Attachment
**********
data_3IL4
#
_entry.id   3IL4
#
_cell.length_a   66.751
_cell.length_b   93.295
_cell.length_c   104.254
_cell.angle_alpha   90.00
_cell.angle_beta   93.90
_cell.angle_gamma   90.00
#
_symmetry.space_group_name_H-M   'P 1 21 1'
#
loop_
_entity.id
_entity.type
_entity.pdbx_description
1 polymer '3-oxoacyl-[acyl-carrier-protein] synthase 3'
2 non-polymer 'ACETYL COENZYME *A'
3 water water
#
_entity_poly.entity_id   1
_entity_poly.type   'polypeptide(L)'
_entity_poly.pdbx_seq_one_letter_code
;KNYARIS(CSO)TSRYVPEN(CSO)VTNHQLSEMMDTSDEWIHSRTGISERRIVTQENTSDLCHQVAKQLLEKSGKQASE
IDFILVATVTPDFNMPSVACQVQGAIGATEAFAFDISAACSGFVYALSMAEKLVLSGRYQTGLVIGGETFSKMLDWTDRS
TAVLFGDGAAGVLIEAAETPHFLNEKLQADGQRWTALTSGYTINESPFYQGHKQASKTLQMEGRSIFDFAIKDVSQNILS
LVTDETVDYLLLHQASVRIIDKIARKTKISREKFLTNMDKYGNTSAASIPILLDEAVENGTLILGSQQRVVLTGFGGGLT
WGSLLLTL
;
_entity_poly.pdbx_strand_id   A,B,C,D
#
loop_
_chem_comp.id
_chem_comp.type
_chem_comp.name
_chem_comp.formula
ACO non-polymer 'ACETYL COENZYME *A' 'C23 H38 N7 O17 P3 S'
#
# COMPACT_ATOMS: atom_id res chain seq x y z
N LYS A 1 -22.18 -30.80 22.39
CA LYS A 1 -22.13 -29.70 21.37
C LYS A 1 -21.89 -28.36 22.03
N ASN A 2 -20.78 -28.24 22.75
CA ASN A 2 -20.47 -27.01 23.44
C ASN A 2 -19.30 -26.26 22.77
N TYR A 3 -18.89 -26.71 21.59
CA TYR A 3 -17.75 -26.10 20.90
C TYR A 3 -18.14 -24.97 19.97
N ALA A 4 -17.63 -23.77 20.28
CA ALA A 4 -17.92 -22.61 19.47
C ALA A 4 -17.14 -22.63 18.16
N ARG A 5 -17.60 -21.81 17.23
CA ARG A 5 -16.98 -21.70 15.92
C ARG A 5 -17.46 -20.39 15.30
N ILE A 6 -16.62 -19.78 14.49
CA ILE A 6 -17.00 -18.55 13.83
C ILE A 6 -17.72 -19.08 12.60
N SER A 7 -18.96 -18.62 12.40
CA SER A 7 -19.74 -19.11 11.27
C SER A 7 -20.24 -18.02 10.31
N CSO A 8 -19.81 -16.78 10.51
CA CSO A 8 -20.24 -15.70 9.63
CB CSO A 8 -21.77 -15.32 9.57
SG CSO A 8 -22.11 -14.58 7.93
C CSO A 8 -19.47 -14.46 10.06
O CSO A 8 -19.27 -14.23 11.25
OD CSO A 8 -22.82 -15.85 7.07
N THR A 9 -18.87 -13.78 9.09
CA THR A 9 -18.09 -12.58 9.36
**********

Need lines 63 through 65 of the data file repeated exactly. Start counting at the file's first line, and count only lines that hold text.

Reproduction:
CA CSO A 8 -20.24 -15.70 9.63
CB CSO A 8 -21.77 -15.32 9.57
SG CSO A 8 -22.11 -14.58 7.93